Thursday, October 22, 2015
Nabbing and Keeping an Agent
CHECK OUT THIS ARTICLE:
I like this article and I've got just about every one of those suggestions covered. It's pretty standard fair. I'm weak in a few areas.
I just found out about a year ago that series DO really sell. I didn't think it was necessary, or popular and I didn't believe in such nonsense. Five months ago I went kicking and screaming on a writing rampage because my agent suggested I take the YA Screamcatcher book and make it into a trilogy. Actually it had crossed my mind. I'd never done it before. The results: I'm 3,000 words away from the end of the third book. I couldn't be happier. You really HAVE to love your characters enough to see them through to this length. You have to perform a little bit of sewing to tie the books together. But...alas! You can use a little magic and make them standalones at the same time!
I disagree about three agent queries a month--if that what the poster was actually suggesting. It will be years to find an agent with such a tepid sub outlay. Do you normally quit around 100 or 135 agents? You should. That is a normal and satisfactory expenditure of agent submissions. I know no one who subs that little (three a month) to agents. And did they really say wait one month and move on? Oh fiddle-e-dee--give me a major break. You might not hear from an agent for three or four months or even longer. Yeah, right, cross them off your list.
I'm at the different end of the spectrum; I use Guerrilla tactics but I don't recommend you do this: I subbed to 440 agents in sight of three weeks--a full-on blow out. I kid you not, there are that many thriller agents out there. I left hard mail subs off my list. Within five months I had four offers. I took the best quality A-list agent from the stack. Finito. Done. Finished. Over. It was that fast and that effective. Of course, you BETTER have a bullet proof query/synopses with a mind-bending premise and irresistible hook. Give it a tag line right up front like you would a movie script and be rewarded extra points for that. Tag line? Look it up.
Where in the land of Goshin is your bio and credit history? Are you supposed to leave that out if you have nothing? Let me show you how to make something out of nothing and you tell me you can't do the same thing.
Auto Repair Shams and Scams (Forward--Ralph Nader), 1990, Price Stern & Sloan, Los Angeles--226 pages, non-fiction, consumer warning and repair book.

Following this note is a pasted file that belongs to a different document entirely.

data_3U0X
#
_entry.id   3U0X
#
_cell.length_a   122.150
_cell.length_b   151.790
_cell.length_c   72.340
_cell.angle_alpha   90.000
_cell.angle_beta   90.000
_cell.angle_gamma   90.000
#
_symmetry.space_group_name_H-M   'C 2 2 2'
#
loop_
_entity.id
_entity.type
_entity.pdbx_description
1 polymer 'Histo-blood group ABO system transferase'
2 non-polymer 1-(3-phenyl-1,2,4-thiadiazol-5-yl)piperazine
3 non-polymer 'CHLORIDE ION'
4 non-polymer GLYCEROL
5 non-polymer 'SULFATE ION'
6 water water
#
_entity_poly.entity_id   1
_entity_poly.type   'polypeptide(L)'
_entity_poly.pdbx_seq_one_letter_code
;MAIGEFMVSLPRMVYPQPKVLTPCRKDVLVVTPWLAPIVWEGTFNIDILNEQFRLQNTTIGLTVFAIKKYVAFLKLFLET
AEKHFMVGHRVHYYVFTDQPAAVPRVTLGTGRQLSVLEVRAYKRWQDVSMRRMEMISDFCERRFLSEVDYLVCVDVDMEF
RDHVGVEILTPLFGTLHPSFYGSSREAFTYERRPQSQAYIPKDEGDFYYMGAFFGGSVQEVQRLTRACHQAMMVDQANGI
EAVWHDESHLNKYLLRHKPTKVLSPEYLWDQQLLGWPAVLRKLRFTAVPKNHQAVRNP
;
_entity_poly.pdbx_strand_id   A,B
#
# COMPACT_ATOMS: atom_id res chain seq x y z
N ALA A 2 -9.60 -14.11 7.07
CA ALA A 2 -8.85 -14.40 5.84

Garage Sale Mania, 1988, Betterway Publications, Crozet, Virginia--190 pages, non-fiction—1988.
Word Wars, a SF novel, to Rain Publishing, Canada—May, 2007.
Once Upon a Goddess, a Fantasy novel, to Rain Publishing, Canada—January, 2008
Planet Janitor—Custodian of the Stars, a SF novel sold to Engage Books, May 2009
Gate Walker, a Paranormal Fantasy, sold Lyrical Press—January, 2009.
The Wolfen Strain, a fantasy thriller sold to LBF (Lachesis) Books, February 2009
The War Gate, a Paranormal thriller, to Pen and Press, 10-12-2012
The Girl They Sold to the Moon, a YA dystopian sold to Intrigue Press, August 2013
Stellar by Starlight, to Amazing Stories, 1988.
The Lonely Astronaut, to Amazing Stories, 1988.
Temperamental Circuits, to Gordon Linzner of Space & Time, 1989.
Things that go Clump in the Night, to Richard Fawcett of Doppelganger, 1989.
Dance the Macabre and Dance it Well, to Erskine Carter of Ouroborous, 1989.
Future School, to Chris Bartholomew of Static Movement, January 2006.
The Incredible Mr. Dandy, to Not One of Us--1989
Planet Janitor The Moon is not Enough, to Enage Books, 2012
Planet Janitor Journey Interrupted, to Engage Books 2012
Other magazine appearances from 1988 to 1991 include, Alpha Adventures, Small Press Writers and Artists Organization and Sycophant.
The Summit, 15-minute horror play to Night Sounds, Embassy Cassette Inc, Santa Ana, California—1990
Night of the Moa, 13-minute horror play to Night Sounds, Embassy Cassette Inc, Santa Ana, California—1990.
Finalist in the L. Ron Hubbard Writers of the Future Contest, for Temperamental Circuits, 1987.
First place, grand prize winner for The Girl They Sold to the Moon, a YA distopian novel, to a Publisher's Novel Writing Competition. Advance and publication offered—June 2012.
JOURNALISM AND MAGAZINE ARTICLES
350 newspaper profiles, stories, and interviews to Sunset Publishing, Anaheim, California, appearing in The West Coast Jewish News, The Senior Citizens Reporter and The Military Review. From 1988 to 1991. Seven automotive and home and garden articles articles to Dollar Stretcher Magazine, from 12-2-2011 to 2-28-2012. Eight science articles to Xiauduo Media, for Chinese translation( 8 -14 year-old audience)—Astronomy, new transportation technology, space, exoplanets, future spaced ship drives, big bang, theory and inflation.
CONTENT AND CLIENT